Americans, after all, have good reasons to like their cars. The average publictransit commute in the United States is forty-eight minutes, about double the average car commute. We might be able to reduce emissions and highway deaths by moving back toward nineteenthcentury transport modes, but we will do so only with a huge increase in travel times. So Americans are likely to stay behind the wheels of their cars--and they were joined by fifteen million more Chinese cars in 2007 alone. And all those drivers mean, among other things, that Vanderbilt's book is likely to remain relevant well into the new century. The book is a shrewd tour of the much-experienced but little-understood world of driving. For almost three hundred well-researched pages, Vanderbilt takes us through the automotive insights of social scientists and transportation engineers.
Vanderbilt's views are a more moderate take on the Peltzman effect. Thirty years ago, Sam Peltzman, a former teacher of mine at the University of Chicago, achieved academic immortality for presenting evidence suggesting that seatbelts cost lives. Peltzman argued that seatbelts cause drivers to take more risks, and that those risks more than offset the direct effect of seatbelts on lives lost. While later evidence has challenged Peltzman's take on seatbelts, his basic intuition about safety is surely correct. Whenever some aspect of driving gets safer, drivers somewhat offset this safety by taking more risks.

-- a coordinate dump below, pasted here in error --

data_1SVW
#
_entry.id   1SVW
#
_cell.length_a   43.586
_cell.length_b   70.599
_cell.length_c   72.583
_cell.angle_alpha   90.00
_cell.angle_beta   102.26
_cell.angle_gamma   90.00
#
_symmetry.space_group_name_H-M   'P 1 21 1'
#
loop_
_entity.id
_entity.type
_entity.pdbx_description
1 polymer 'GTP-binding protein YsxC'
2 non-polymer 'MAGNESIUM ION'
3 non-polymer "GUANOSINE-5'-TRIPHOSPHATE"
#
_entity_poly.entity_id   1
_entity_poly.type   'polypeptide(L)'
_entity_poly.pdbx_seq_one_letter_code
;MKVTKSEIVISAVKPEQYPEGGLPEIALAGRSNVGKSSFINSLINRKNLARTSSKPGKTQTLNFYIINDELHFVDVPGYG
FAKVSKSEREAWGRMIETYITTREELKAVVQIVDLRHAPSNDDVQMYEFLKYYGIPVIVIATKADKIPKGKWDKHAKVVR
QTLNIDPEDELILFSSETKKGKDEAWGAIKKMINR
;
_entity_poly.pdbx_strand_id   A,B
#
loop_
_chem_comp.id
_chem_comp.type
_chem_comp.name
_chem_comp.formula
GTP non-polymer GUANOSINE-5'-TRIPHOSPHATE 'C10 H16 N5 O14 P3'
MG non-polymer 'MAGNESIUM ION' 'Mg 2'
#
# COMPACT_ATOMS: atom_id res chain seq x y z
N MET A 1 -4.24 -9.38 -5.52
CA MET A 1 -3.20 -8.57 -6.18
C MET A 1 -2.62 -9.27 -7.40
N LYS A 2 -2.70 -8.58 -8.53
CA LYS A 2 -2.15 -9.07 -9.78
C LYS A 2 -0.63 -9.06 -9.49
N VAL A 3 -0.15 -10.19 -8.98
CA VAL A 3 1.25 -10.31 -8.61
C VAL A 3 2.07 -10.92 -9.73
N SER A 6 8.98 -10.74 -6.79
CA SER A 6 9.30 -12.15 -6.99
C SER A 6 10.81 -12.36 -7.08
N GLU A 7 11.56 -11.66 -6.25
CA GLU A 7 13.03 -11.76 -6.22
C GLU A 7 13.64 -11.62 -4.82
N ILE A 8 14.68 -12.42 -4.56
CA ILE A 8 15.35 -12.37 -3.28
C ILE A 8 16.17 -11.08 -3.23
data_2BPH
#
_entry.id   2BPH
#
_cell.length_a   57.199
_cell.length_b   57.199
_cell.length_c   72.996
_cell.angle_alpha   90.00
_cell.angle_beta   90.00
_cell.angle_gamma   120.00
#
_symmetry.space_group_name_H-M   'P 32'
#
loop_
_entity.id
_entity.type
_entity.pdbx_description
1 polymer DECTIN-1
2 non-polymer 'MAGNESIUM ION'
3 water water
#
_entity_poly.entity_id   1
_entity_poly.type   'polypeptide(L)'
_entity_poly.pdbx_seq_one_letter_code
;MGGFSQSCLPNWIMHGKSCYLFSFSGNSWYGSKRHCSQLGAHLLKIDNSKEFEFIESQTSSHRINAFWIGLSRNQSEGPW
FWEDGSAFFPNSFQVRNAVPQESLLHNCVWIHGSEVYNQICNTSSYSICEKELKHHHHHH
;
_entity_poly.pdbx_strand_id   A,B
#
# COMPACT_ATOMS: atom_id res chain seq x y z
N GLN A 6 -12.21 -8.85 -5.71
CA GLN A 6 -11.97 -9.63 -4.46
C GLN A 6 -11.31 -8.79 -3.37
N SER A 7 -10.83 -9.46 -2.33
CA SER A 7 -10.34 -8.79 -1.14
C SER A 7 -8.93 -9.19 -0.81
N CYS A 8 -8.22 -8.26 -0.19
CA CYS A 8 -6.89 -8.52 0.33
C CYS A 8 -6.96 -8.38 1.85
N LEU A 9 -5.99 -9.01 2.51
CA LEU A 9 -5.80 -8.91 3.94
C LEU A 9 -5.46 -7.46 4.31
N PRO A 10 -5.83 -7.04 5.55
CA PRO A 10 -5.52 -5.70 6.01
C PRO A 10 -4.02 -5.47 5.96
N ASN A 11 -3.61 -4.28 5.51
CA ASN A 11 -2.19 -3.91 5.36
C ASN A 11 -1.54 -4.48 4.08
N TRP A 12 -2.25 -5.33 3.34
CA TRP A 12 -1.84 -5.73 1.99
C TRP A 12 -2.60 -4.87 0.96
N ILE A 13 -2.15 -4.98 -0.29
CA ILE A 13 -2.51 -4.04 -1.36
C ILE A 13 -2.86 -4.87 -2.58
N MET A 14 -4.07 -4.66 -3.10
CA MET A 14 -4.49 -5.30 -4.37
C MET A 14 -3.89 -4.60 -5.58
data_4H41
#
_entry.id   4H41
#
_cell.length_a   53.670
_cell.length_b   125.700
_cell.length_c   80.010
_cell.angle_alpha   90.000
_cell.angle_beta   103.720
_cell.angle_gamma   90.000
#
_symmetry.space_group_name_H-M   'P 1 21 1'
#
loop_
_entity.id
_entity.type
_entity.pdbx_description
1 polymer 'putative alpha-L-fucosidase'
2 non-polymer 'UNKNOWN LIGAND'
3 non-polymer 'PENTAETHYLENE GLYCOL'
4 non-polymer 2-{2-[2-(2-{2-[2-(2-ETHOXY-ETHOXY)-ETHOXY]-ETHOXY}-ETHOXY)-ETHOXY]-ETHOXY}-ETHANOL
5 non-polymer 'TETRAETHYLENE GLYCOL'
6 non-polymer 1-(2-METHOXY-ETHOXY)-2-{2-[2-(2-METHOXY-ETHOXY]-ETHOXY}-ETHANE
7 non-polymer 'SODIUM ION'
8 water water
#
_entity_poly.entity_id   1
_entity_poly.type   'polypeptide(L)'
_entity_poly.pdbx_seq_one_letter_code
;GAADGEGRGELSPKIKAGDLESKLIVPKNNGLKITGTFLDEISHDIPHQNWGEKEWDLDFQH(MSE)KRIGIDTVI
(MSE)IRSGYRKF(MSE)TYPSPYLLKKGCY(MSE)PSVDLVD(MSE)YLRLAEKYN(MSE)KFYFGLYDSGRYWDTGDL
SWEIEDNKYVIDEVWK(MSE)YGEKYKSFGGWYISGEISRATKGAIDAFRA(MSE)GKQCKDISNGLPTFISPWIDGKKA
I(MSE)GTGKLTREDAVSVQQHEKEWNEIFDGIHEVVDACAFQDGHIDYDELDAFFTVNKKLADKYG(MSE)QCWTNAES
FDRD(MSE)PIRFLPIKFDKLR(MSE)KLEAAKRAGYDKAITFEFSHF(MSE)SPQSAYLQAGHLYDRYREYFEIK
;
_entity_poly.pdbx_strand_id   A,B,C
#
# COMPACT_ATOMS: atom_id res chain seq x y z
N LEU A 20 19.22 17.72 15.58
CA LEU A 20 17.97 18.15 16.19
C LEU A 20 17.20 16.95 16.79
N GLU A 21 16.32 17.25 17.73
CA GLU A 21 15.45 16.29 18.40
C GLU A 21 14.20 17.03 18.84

Another unusual aspect of driving is its anonymity. In most of our social interactions, our identities are clear and obvious, and this keeps our darker side in check. In non-anonymous settings, people behave with more civility and generosity. I wouldn't want to have a rant in a restaurant that could show up on YouTube. But our cars mask us as well as anything the Lone Ranger ever wore, and our highways involve millions of one-shot anonymous interactions. No wonder highways sometimes feel like a Hobbesian free-for-all.
The fact that civil society ends at the on-ramp creates challenges for highway design. Vanderbilt illustrates these problems with an extensive discussion of lane merges. In polite society, it would be relatively easy to punish people who wait until the last minute to get out of a lane that is coming to an end, but on the highway last-minute movers get away scot-free. Vanderbilt teaches us about the "late merge" system, which respects the human tendency to behave badly, and asks everyone to stay in their lane until it closes. At that point the two lanes merge and drivers are instructed to take their turn merging. Apparently this works better than traditional lane-merge systems in many settings.